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Milan: Italian workers in both the public and private sectors must display a health pass to access their workplaces from October 15 under a decree adopted on Thursday by Premier Mario Draghi’s broad-based coalition government.
The measures are the first by a major European economy requiring proof of vaccination, a recent negative virus test or recovery from COVID in the previous six months for all categories of workers.
A teacher, left, has her so-called “Green Pass” checked by a school worker as she arrives at a high school in Rome. Credit:AP
“The Green Pass is an instrument of freedom, that will help us make workplaces safer,” Health Minister Roberto Speranza told a press conference. “The second reason is to reinforce our vaccine campaign.”
Slovenia and Greece adopted similar measures this week. But Italy’s €2-trillion ($3.2 trillion) economy, the third largest in the European Union, is a far larger target, and the measure underscores the government’s determination to avoid another lockdown even as the numbers of new virus infections creeps up, mostly among the unvaccinated.
Ministers said the measures were aimed at reinforcing Italy’s economic recovery, with GDP forecast to grow 6 per cent this year, at a critical moment in the pandemic as schools reopen and cooler autumn weather moves more activities indoors, where the virus spreads more easily. They also expressed concern about the impact of any possible new variants.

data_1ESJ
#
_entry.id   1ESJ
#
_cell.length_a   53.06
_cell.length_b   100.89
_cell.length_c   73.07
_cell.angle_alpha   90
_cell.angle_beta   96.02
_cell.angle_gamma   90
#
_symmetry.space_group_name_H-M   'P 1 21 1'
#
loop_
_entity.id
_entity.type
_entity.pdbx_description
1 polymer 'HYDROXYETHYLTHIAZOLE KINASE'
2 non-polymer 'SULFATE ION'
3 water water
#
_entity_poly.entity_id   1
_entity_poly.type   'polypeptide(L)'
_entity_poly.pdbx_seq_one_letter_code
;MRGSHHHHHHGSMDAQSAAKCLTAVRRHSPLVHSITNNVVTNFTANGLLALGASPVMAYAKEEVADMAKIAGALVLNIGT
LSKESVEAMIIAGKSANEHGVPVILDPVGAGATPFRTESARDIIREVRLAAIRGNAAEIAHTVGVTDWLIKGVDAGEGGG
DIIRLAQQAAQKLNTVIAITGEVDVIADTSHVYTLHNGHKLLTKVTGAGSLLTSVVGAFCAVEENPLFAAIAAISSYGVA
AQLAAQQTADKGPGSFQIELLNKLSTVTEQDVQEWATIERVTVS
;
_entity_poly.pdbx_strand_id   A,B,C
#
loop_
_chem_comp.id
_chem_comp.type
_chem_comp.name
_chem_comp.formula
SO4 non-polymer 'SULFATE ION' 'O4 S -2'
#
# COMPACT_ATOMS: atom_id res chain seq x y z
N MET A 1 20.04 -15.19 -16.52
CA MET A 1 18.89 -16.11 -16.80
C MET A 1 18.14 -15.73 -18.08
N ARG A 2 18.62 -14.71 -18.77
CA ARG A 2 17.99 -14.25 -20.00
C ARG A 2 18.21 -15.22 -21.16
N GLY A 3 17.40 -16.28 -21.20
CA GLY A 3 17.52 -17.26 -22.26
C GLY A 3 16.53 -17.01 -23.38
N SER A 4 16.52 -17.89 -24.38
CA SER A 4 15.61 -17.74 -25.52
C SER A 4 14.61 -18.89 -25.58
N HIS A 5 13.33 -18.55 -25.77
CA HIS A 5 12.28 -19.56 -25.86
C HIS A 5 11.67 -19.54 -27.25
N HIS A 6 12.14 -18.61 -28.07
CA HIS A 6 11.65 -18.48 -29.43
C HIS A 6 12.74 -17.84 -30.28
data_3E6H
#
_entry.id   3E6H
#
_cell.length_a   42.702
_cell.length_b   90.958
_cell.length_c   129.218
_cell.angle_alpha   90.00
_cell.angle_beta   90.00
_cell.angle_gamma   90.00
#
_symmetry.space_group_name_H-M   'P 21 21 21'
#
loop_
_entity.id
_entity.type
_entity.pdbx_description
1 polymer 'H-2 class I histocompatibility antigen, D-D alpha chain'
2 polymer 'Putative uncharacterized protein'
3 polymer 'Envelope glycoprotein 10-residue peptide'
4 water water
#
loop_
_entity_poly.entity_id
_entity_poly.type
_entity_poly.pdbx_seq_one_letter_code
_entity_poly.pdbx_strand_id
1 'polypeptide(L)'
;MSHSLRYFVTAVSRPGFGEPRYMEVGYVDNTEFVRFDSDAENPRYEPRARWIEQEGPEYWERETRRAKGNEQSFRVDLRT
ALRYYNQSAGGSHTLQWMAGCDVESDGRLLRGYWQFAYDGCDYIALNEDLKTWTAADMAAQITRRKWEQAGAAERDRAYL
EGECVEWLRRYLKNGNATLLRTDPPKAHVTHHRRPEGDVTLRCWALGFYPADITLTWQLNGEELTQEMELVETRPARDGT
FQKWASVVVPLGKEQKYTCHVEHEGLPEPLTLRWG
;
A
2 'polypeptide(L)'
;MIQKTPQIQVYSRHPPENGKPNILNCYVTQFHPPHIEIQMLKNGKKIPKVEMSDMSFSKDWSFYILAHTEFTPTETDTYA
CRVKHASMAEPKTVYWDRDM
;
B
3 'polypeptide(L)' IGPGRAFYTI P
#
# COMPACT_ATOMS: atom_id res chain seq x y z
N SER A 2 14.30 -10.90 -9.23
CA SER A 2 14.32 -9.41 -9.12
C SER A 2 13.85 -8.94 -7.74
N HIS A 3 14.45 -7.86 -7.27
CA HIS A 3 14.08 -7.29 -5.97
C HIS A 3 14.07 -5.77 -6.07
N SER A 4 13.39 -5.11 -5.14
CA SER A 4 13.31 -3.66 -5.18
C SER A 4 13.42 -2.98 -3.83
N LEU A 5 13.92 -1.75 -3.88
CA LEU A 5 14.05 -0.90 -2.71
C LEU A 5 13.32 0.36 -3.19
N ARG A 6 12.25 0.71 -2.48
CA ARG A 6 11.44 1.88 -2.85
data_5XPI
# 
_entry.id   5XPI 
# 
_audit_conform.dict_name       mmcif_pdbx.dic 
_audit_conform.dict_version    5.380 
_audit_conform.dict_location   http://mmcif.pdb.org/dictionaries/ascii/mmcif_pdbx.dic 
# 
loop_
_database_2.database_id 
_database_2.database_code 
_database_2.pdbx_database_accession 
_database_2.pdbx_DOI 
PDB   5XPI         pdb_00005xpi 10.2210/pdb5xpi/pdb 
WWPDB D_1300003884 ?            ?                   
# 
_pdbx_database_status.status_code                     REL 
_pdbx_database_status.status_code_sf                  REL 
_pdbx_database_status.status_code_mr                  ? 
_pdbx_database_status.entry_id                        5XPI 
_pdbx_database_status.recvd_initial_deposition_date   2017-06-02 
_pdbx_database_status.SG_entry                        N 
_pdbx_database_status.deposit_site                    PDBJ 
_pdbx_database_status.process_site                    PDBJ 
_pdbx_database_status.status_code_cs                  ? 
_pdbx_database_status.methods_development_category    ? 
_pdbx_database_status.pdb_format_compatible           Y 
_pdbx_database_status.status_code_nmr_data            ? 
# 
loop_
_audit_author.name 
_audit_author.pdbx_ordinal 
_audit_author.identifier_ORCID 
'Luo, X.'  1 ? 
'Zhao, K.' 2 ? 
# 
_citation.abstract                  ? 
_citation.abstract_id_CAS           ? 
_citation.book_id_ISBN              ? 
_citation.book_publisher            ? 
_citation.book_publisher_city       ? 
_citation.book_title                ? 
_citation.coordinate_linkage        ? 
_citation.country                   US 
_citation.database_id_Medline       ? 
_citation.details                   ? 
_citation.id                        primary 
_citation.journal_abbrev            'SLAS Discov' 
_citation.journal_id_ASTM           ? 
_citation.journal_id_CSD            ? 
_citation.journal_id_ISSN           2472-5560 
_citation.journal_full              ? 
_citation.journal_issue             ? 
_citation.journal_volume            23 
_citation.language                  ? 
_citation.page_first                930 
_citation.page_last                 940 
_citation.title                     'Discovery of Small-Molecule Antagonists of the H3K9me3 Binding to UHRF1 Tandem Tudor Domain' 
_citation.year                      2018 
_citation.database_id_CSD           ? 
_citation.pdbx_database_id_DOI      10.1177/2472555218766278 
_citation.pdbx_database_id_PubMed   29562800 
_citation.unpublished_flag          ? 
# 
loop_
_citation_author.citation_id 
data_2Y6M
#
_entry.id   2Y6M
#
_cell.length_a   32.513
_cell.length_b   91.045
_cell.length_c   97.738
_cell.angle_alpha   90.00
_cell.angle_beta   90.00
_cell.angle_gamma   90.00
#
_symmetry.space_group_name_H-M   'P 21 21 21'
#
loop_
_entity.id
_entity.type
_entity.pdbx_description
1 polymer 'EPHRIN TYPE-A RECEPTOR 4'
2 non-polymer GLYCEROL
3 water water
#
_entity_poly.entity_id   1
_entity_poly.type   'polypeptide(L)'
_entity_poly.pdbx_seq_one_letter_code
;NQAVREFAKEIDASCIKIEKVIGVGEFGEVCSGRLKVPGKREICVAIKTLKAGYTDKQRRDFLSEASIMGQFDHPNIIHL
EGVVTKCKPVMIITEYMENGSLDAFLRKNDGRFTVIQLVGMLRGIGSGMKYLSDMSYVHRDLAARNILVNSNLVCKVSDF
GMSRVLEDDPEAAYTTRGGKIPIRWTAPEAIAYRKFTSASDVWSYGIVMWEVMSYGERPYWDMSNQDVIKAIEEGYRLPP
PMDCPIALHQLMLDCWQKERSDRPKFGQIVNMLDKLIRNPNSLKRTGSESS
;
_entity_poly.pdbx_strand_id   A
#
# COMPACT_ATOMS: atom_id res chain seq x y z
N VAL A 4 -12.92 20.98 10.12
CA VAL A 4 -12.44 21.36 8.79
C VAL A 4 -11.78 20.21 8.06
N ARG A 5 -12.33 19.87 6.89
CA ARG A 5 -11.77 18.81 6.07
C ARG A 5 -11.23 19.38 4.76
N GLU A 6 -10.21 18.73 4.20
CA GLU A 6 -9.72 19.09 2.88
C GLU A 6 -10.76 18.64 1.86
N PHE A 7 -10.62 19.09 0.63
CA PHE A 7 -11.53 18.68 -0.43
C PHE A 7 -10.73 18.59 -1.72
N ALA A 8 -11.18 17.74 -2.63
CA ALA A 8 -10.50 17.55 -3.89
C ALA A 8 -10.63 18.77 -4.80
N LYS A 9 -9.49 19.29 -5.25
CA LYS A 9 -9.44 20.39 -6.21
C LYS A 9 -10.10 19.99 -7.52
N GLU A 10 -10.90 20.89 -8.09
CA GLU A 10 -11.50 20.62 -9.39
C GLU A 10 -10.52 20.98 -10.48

Workers face fines up to €1500 euros and employers up to €1000 if they do not comply. Public sector employees risk suspension if they rack up five absences for failure to show up with a Green Pass; private sector workers can be suspended after the first failure.
Tourists have their “green pass” checked by security staff at the entrance of the Colosseum in Rome.Credit:AP
The measures remain in effect as long as Italy is in a state of emergency, currently until December 31.
Labour Minister Andrea Orlando said that no one risked being fired if they didn’t present a Green Pass, and the public administration minister, Renato Brunetta, acknowledged that checks in some workplaces would have to be random.
“It is very likely that the effect of the announcement will already bring in the next four weeks an acceleration in Green Passes, yes, but also of vaccinations,” Brunetta said. “The result could already be achieved, or partially achieved, or perhaps — optimistically — exceeded, before the decree even takes effect.”
Italy surpassed the threshold of 80 per cent of the eligible population having received at least one dose of the vaccine this month, with more than 81.7 million vaccine doses administered through Thursday. Three-quarters of the population, or 40.5 million people, are fully vaccinated.
While the Green Pass was supported by parties across the political spectrum, critics have signalled concerns about a gradual and ongoing erosion of civil liberties during the pandemic. Court challenges are likely, as the right to work is enshrined in Italy’s constitution.
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